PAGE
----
Sufficient number of reads in a sample for an analysis

Hello,

I would like to discuss when to drop a sample because of a small number of reads, or to continue.

I don’t know why but sometimes I get so different number of reads in a run, like X has 40k or even 10k whereas Y has 250k.

I need a perspective about when to re-run a sample or just completely drop it.

Is there anybody who can lead me to a good point of view?

Hi @the_dummy,

I drop sample with less than 1000-2500 sequences per sample in most of my sample types, unless there’s a clear cut off in my data (a jump of 1000 sequences with a low number of samples.) Then, I rarefy to this depth and work form there. In my experience/opinion, deeper sequencing doesn’t buy you much more than noise in most datasets with more than 10K reads.

In terms of keep vs re-run: it depends. I think if they’re really special samples and you have to re-run, you should re-run everything to make sure it’s comparable. And maybe consider a re-extraction?
But, I also just try to build extra space into my studies. On fecal samples, I like to assume a 5-10% failure rate (10% on smaller studies because those invariably have more issues); maybe 10-15% in oral, and 30-50% in skin/vaginal, but there are bacvk of the hand “failure” rates.

You may alos just find some samples are low biomass.

…All said, I’m sure @colinbrislawn and several others have excellent opinions and diversity is once again a strength in the microbiome. (Except that vaginal microbiome.)

Best,
Justine

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Good to see you again!

There is no single rule about how best to do this. I try to pick a number as high as possible that does not throw away all my samples from a cohort in my study.

Sample reads
TreatmentA1 34859
TreatmentA2 48595
TreatmentA3 28495
TreatmentA4 76937
TreatmentA5 76284
TreatmentA6 97634
TreatmentB1 5868
TreatmentB2 1759
TreatmentB3 9847
TreatmentB4 2846
TreatmentB5 3857
TreatmentB6 3776

So I would love to set my minimum to 20k reads… but then I lose all my TreatmentB samples! :scream_cat:

Here, I would probably set my minimum to 3K reads, that way I only lose two sample and have at samples in both my treatment cohorts.

Or keep them so that I have equal groups in my test. :man_shrugging:

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There are the times I have re-run some samples and got some improvement, like there were 3 taxa in first run and ~30 taxa in the second run.

And there are the times I dropped the sample because the sample which has low read count was in a group consists of like 6 samples, so there I had other good samples to continue with.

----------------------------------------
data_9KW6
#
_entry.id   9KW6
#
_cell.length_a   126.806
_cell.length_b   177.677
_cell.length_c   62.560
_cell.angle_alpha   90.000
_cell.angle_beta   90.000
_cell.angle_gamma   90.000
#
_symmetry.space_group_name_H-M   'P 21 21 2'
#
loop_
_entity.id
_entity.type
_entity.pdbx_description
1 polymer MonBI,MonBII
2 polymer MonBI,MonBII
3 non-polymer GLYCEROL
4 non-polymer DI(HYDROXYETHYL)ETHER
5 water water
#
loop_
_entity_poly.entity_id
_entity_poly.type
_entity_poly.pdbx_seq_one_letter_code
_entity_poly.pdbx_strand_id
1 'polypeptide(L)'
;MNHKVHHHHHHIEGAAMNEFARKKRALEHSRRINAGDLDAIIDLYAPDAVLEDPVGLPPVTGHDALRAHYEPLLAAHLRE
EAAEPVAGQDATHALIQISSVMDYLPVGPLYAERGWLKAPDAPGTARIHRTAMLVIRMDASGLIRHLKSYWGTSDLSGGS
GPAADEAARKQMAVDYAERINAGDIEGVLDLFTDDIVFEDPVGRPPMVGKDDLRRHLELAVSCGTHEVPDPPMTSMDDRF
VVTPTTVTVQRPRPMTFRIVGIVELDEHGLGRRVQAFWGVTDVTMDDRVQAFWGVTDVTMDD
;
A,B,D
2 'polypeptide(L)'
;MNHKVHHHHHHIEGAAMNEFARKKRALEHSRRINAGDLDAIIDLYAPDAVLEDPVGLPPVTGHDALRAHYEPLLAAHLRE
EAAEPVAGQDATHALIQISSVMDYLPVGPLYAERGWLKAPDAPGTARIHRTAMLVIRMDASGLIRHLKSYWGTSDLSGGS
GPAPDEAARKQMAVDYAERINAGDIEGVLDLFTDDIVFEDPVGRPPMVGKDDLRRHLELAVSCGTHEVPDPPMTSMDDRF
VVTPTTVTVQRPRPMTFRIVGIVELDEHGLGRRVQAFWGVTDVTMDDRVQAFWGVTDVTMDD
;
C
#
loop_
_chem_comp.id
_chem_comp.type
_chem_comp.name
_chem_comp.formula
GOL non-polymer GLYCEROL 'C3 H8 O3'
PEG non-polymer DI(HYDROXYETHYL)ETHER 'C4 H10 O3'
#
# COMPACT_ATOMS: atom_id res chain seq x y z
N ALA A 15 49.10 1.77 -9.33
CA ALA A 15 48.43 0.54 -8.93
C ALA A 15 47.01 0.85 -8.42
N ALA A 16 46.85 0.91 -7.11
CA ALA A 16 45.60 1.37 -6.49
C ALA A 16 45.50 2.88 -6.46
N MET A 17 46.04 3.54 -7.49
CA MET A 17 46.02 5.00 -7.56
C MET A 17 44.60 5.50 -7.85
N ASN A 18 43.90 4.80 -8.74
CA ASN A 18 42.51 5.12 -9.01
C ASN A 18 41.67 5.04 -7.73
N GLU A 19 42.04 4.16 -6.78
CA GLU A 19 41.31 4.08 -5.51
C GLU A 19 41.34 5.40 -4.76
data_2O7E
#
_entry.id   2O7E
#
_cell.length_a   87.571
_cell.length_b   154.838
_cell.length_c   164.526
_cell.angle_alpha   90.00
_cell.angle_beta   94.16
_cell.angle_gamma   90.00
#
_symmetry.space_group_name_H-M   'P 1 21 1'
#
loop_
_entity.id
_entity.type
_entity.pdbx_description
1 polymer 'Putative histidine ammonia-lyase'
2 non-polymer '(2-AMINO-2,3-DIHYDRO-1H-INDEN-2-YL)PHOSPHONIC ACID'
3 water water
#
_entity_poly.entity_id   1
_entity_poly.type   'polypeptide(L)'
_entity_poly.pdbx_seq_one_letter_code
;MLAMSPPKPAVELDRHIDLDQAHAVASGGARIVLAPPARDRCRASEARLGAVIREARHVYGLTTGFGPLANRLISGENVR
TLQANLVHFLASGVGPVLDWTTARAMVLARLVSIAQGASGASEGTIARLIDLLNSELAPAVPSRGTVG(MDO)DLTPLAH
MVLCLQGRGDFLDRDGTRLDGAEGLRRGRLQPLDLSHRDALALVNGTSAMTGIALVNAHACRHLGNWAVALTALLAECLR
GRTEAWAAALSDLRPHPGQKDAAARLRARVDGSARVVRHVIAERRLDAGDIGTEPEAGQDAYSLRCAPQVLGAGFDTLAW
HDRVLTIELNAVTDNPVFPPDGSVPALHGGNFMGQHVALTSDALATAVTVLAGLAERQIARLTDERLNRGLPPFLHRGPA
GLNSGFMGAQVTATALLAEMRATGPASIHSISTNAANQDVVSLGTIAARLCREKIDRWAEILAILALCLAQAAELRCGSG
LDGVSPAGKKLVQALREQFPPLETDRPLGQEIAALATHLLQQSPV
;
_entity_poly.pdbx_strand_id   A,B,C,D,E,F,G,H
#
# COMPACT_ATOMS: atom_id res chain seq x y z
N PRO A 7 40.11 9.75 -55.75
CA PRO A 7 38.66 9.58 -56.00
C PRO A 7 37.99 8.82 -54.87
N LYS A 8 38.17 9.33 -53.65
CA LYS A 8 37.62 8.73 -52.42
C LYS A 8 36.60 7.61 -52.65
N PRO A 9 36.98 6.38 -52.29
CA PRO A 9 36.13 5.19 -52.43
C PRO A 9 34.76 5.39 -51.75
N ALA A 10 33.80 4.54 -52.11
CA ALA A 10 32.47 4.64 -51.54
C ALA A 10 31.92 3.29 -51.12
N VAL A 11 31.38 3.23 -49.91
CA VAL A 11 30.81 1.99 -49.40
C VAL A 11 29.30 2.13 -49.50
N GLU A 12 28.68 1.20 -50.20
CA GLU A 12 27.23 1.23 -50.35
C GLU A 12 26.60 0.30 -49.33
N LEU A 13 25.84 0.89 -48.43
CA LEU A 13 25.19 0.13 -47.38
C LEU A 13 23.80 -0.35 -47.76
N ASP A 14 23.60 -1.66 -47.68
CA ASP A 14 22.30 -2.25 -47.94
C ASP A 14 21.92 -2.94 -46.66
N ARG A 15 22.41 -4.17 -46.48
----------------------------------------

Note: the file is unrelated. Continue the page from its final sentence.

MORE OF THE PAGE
@colinbrislawn, are the samples of A and B from different runs? If not, why there is such a drop of read counts?

Thank you @jwdebelius, @colinbrislawn, I got the answer for what to do when this happens. But I would like to point the real problem even if it is a problem with the platform.

I believe this is about the platform because when I just re-run without changing anything or re-extraction, read count can jump from 2k to 100k. Plus, phred scores are getting worse and worse with each run.

I’m poking it this much because I don’t have the platform. If the reason is the platform, I would think that they are not taking a good care of it, and plan to change where I send the cartridge

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You can have a wide range on a sequencing run. Keep in mind that there are multiple stochastic processes in 16s rRNA sequencing that affect read depth. Extraction efficiency is one, but you also have PCR efficiency and flow cell adherence efficiency. These can all result in varying read depths for multiple samples in the same run. Re-extraction may save some of the samples, but some just have lower counts.

I also want to mention that to me, 10K is not “low”. I’m less comfortable around 1K (although hats my absolute minimum) and more around 5K, but in most of the study sizes Im working with, increasing read depth to 10K or 100K just increases the number of taxa I can’t test. It is a little bit weird to me that @colinbrislawn has such big gaps by treatment (unless these are spoofed?) but tthat may be a secondary sample issue! If you’re looking for novelty, this might be a solution for you, but from a “I want to do statistical analysis perspective”, deeper is not always better

Best,
Justine

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This is fake data I made up as an example! Fully spoofed!
(And there does appear to be a big difference between my mock cohorts… :thinking: )

I also agree that 10K reads per sample is very good. For comparison, the Earth Microbiome Project published in Nature while rarefying to only 5k reads per sample. :woman_shrugging:
https://www.nature.com/articles/nature24621#Sec3

Colin

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You can also use objective methods to determine a minimum acceptable read depth. The alpha and beta rarefaction methods allow you to determine the effects of rarefaction on alpha and beta diversity, which can be used as guides for your analysis. Minimum acceptable depth will depend on the diversity present in a sample, so (compared to using a rule-of-thumb approach) these methods can allow you to select acceptably lower read depths in low diversity samples and prevent you from going too low in high diversity samples.

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I laughed hard at this since you took your time to make those exact numbers :rofl:

Thanks to all of you, my mind is clear now.

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